Frode 13:16
I think that's a great question, Nick. Because the fintechs are probably the area where changes happens past us. There's an evolution week in week out we see changes we see fintechs having different business models and speed to market is so key for them. Having real-time data decisioning capabilities is therefore critical. If you cannot provide a decision quickly, your competitor will. And in this space where we are now you don't really know who your competitors are. I think it's difficult for neither of us to be able to predict what a lender will look like in three years’ time. It is a very fast-moving game and being able to then have these quick decisions, real-time data is particularly important for the fintechs. Because the fintechs wants to do something a little bit different. They want to disrupt and they wanted to sort of use momentum. And that is why I think real-time decisioning and data on demand is so critical. And one more thing I'd like to mention on that same topic when we talk about fintechs is that we find they are a little bit more eager to use a variety of data than others. So they would sort of test, check fail, succeed in a faster pace than others. And that is also quite interesting to see that in the thrive to drive better customer experiences, they use actually a more experimental approach to new data sources than maybe more traditional players do. And that is something that we follow with interest. We look at ourselves a little bit as a techy company as well, although we are probably more of a risk decision / software decision engine company.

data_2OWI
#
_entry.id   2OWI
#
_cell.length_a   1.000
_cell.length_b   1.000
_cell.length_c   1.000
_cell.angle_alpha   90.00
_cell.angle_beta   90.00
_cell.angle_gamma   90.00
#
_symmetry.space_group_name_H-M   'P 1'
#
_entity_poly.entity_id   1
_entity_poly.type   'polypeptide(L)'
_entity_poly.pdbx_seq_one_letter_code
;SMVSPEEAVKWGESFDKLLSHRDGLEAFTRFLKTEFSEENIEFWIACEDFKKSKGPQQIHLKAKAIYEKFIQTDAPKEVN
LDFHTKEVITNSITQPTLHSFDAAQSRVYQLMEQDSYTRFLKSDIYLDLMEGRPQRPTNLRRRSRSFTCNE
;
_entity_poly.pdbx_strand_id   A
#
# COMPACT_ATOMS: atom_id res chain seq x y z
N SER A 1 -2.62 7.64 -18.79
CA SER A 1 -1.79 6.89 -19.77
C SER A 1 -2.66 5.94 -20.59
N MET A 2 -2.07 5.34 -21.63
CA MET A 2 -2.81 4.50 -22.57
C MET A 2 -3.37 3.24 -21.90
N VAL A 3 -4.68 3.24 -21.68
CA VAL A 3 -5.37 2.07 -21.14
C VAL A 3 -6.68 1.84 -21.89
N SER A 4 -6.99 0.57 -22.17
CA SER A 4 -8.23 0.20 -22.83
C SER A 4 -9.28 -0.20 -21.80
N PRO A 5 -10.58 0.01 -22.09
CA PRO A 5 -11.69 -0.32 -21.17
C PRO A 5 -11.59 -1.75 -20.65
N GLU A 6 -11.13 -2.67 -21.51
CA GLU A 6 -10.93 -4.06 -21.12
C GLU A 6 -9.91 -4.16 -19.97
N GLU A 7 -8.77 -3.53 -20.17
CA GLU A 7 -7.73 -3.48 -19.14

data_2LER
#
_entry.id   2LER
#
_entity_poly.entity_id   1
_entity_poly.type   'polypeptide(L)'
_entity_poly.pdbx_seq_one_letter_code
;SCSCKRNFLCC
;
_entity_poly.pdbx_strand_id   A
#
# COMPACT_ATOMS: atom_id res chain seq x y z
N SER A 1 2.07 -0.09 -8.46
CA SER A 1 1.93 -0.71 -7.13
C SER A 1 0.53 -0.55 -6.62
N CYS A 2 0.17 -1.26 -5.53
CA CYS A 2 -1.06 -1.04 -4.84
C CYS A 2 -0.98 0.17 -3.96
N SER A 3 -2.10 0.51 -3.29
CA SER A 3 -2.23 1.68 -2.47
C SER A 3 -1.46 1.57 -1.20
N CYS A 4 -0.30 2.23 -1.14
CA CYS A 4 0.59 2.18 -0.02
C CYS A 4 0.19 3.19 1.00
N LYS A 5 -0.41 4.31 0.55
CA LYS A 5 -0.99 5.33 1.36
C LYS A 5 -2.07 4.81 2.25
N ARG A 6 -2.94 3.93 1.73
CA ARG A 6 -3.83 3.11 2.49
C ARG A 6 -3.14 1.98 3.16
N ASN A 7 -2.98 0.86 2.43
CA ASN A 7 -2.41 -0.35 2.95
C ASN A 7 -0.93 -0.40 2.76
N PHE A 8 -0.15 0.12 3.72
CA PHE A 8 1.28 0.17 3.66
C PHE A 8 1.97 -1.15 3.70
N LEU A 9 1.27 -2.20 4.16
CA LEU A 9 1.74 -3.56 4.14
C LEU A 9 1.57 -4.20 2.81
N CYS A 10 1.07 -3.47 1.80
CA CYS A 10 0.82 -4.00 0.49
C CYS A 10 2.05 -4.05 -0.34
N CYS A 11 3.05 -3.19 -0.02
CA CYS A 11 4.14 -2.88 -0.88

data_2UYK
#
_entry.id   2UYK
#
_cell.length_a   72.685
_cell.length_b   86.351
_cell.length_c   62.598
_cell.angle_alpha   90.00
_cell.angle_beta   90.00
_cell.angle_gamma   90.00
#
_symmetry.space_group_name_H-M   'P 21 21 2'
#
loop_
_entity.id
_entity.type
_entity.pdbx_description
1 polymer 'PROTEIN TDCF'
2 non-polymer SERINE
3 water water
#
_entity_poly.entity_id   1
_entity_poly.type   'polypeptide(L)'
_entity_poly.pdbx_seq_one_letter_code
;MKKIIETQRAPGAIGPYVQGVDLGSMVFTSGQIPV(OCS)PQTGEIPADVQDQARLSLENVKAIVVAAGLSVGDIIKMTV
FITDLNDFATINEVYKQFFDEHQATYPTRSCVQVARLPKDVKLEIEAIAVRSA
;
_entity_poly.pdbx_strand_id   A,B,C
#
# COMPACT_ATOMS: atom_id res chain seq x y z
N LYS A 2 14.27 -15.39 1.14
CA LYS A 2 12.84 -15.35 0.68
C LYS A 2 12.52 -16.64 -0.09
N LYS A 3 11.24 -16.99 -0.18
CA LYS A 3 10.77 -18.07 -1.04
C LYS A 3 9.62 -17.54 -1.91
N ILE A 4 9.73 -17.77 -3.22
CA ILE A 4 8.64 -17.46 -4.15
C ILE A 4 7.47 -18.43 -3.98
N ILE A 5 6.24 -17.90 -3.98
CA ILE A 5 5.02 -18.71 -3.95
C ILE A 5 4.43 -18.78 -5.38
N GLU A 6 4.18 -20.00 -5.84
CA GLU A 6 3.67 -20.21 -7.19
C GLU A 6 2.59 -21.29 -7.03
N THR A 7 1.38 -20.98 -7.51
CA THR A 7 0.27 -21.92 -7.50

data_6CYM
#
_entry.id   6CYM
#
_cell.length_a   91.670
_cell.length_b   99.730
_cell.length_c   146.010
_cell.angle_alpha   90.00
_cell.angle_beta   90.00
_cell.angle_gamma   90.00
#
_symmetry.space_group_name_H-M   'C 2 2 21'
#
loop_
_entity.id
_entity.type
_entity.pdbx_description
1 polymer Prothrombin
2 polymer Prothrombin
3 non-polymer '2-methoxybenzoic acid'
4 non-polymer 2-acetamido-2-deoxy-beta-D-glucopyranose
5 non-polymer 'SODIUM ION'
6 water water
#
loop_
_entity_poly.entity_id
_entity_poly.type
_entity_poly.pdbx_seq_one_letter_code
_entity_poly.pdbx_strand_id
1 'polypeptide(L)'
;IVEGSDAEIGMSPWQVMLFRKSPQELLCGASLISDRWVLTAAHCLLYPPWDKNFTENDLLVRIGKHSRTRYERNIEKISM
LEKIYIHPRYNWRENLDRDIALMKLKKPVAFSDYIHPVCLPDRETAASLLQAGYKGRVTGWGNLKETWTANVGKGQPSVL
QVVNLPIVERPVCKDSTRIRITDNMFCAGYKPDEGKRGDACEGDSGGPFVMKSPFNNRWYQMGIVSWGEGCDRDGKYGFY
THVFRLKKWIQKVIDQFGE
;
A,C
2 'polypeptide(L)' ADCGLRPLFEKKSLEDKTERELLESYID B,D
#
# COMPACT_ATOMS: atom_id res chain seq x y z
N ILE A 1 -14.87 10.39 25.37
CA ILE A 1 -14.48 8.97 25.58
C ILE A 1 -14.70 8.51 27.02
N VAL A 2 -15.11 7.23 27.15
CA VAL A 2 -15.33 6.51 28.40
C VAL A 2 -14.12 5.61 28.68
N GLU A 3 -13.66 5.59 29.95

Nick 15:07
Great. Thanks, Frode, that was a really great answer. Looking ahead. What opportunities are you most excited about for the financial services industry?

Frode 15:15